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Best Fly Tying Kits 2018 – [Buyer’s Guide]Last Updated February 1, 2018
Best Fly Tying Kits of 2018
The “Total” indicates the overall value of the product. Not all fly tying kits are created equal though. The rating is based on multiple factors: The 3 metrics ‐ Design, Materials, Performance, and other indicators such as: Popularity, Opinions, Brand, Reputation and more. So, what exactly would anyone want to know about fly tying kits? I know most of us don’t really care much about the history and the origin, all we want to know is which of them is the best. Of course, I will spare you the history and go straight on to the best fly tying kits.
Test Results and Ratings
Why did this fly tying kits win the first place?
I really enjoy the design. It is compact, comfortable and reliable. And it looks amazing! I don’t know anything about other models from this brand, but I am fully satisfied with this product. The material is stylish, but it smells for the first couple of days. I am very happy with the purchase. It is definitely worth its money. The product is top-notch!
Why did this fly tying kits come in second place?
The material is pretty strong and easy to wash if needed. I really liked it. It is amazing in every aspect. It did even exceed my expectations for a bit, considering the affordable price. The design quality is top notch and the color is nice. I recommend you to consider buying this model, it definitely worth its money.
Why did this fly tying kits take third place?
I liked the design. We’ve been using it for 2 months and it still looks like brand new. The material is incredibly nice to the touch. It has a great color, which will suit any wallpapers. This price is appropriate since the product is very well built. It is inconvenient to use due to the size. I am going to get something different next time.
Fly Tying Kits Buyer’s Guide
Your kitchen scissors that you cut anything from cardboard to plastic won’t suffice here. Invest in a decent pair of scissors by a company like Dr. Slick and use them solely for cutting fly materials. Don’t even use them to cut the packaging containing fly materials. Keep them sharp and keep them covered and they’ll last you a long time. You can even invest in a couple and use them to cut different things. Just mark them with a piece of tape or a dab of paint. 4’’ size scissors are good for cutting hair/furs, while a pair of 3.5’’ arrow head scissors are good for snipping out finer details (like snipping excess fur/dubbing when finishing a fly)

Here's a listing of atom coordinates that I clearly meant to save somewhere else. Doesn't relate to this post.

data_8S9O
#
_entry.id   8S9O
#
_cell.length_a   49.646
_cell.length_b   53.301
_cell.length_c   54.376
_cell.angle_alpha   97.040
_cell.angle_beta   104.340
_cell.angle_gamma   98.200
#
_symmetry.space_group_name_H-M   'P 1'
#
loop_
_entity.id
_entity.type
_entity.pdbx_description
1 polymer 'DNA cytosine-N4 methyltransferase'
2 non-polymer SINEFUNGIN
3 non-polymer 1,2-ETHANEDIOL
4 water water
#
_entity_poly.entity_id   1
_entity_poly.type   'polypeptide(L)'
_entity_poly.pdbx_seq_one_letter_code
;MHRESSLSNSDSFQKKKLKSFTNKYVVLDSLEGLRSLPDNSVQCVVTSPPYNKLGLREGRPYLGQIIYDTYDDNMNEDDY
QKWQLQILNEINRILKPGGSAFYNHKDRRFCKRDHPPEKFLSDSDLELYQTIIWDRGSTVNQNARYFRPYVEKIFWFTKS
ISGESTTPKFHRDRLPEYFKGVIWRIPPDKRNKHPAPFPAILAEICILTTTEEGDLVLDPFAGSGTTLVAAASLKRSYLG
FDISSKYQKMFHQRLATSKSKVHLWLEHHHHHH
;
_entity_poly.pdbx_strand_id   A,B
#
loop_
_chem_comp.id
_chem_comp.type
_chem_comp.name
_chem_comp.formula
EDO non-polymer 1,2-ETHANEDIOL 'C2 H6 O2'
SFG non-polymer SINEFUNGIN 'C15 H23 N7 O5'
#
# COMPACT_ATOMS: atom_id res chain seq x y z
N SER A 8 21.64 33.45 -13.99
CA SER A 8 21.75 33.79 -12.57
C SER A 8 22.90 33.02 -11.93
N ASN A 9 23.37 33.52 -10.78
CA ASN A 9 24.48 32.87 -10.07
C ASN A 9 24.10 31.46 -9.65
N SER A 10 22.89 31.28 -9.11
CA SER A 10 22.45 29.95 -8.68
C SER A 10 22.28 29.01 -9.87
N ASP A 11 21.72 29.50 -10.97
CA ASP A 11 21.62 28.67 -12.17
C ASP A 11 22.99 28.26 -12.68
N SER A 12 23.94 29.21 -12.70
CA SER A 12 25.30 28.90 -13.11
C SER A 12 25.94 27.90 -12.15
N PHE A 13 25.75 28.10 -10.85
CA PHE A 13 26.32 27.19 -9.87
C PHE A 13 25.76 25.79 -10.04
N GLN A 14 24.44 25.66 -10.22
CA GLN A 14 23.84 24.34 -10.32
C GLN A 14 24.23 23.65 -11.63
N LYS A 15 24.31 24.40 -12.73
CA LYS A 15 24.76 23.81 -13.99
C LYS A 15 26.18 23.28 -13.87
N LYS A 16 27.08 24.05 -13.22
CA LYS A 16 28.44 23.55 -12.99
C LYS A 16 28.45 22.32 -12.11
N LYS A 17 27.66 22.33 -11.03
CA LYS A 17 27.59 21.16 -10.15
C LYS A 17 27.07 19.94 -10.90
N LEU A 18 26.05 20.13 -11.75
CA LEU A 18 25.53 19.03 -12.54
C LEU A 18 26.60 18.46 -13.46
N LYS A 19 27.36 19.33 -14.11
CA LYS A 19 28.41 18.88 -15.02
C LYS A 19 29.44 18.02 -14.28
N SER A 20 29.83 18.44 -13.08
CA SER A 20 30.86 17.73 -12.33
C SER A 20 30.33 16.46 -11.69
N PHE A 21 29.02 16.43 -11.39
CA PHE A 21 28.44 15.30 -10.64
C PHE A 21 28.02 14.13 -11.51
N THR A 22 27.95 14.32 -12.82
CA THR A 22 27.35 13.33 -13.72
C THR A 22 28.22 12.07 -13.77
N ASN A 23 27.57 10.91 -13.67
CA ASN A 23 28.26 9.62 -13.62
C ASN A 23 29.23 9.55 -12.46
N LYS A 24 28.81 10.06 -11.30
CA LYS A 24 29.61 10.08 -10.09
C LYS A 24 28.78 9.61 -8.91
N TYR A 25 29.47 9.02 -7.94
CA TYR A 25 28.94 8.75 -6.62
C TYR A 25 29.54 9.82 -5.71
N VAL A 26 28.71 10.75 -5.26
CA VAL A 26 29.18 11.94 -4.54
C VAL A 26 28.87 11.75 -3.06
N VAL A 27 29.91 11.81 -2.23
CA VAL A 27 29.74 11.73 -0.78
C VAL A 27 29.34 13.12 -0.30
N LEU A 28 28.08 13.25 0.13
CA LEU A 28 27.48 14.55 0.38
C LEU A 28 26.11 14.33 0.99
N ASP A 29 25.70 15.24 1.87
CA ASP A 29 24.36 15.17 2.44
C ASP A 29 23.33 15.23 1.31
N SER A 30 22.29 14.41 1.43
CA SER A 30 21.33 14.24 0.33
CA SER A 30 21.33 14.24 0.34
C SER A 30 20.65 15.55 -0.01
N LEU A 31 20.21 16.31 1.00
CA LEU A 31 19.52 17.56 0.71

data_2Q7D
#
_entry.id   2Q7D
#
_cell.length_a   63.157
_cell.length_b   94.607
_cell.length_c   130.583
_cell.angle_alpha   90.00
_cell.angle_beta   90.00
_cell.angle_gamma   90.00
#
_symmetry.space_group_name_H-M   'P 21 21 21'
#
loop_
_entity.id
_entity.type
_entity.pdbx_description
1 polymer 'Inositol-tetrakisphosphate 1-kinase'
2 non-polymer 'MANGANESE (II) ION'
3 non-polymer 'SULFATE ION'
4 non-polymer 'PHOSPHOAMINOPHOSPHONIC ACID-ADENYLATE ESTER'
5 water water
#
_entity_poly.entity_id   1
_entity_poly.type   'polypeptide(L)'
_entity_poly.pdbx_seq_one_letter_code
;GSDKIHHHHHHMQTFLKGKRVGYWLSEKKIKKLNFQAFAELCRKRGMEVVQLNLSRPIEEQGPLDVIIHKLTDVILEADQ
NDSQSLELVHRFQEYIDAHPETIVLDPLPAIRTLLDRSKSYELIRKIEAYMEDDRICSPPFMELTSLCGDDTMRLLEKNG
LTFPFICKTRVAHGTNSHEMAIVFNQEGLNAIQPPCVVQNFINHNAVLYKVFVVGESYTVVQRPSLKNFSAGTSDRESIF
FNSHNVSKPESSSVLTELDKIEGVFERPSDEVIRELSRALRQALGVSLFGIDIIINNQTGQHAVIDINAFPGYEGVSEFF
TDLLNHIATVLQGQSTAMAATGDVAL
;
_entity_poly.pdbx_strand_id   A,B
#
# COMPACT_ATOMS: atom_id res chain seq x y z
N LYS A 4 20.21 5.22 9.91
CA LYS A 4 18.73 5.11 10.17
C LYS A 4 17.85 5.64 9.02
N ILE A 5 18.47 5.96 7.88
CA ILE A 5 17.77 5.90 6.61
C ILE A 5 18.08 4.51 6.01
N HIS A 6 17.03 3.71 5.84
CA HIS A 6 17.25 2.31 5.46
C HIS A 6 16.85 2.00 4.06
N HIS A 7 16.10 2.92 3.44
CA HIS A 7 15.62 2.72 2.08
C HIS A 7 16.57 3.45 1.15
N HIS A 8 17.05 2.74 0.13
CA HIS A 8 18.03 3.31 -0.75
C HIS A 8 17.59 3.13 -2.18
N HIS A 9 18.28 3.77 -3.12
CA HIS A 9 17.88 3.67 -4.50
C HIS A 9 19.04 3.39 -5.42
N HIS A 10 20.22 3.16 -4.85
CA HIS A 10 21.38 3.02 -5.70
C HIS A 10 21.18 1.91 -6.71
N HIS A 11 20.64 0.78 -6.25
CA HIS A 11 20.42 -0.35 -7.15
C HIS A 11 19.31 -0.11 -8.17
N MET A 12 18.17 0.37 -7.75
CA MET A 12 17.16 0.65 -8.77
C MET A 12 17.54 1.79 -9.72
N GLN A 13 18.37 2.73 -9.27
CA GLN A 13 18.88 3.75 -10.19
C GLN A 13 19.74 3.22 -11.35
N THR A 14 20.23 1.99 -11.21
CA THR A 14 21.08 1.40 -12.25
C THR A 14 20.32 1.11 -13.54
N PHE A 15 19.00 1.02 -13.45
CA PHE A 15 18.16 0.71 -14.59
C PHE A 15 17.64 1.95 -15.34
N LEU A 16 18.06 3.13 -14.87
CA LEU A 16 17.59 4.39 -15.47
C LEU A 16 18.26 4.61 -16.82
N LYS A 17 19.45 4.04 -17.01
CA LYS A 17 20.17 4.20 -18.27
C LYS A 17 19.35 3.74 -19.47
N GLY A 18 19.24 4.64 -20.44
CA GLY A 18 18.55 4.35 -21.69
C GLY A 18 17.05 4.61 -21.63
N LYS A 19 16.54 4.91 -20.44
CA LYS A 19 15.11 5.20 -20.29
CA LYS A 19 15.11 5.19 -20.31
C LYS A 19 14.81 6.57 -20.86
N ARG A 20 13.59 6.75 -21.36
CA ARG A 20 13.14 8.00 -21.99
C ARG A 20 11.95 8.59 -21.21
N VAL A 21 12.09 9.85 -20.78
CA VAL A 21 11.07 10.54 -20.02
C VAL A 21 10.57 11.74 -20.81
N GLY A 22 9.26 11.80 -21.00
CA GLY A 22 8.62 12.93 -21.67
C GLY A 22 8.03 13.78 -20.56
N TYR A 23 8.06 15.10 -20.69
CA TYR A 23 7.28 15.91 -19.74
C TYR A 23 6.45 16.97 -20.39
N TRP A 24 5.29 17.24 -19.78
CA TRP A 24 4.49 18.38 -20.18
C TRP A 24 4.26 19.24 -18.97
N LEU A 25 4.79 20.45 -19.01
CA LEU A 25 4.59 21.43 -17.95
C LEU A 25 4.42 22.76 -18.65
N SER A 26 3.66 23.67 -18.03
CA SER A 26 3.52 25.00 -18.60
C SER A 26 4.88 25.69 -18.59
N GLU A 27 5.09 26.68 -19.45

Also, if you see some that say they are ceramic, you don’t really need these unless you are using Kevlar thread. If you’re a beginner, you probably won’t be using this anyways. Buy another bobbin if you ever have a need for Kevlar. – let’s you evenly orientate and line up the tips of deer/elk/moose hairs.
Bobbin threader – makes it far easier and quicker to load new thread in your bobbin (which you do a lot)
Head Cement – A low viscosity, clear cloat (smells like nail polish) used to “finish” the head of the fly after you tie it off. The head cement is extra security for your knot and wraps to keep the fly from coming completely undone. Applied usually with a bodkin or toothpick. – basically a long and strong needle used to poke, prod, and apply things to your flies. Use it to pick at dubbing to create a “buggy, leggy” look or dip it in your head cement to apply.
Dubbing Wax – This is a soft wax that you rub onto your thread when you need to apply dubbing. Yes, you can buy waxed thread. Chances are that even with waxed thread, you’ll still need to put more wax on. It works best at room temperature or above, you can heat it slightly under a lamp or open window to make it more pliable.
Whip Finisher – This is really an optional accessory for me. I bought one because everyone on the internet said it’s a godsend. I find that I can’t figure out how to use the thing for the life of me. Rather, I can easily tie in multiple half-hitches using just my two fingers to finish off a fly. If you can do that, put your money somewhere else.
Obviously, you need something to serve as the backbone of your fly and something that will catch fish too. You can buy barbless or barbed, depending on your State’s fishing laws and your personal ethics. I fish for trout barbless, but I just press down the barb when I buy hooks.
I would recommend starting to tie dry flies on a number 1for Elk Hair Caddis’s and a 1for Adam’s dry flies. These two sizes tend to make a fly that’s easy to tie but small enough to mimic the real fly. I like to use Daiichi’s or Mustad’s.
For tying wooly bugger’s, you can experiment with different sizes. However, it depends always on what weight rod, reel, and line you’re currently using. Therefore, go with a streamer hook that fits closer to the weight line you use.
For nymphs I like to use this straight eyed nymph hook. You’ll need a bent hook to mimic the curled body of nymphs as well as keep your hook point from snagging on rocks.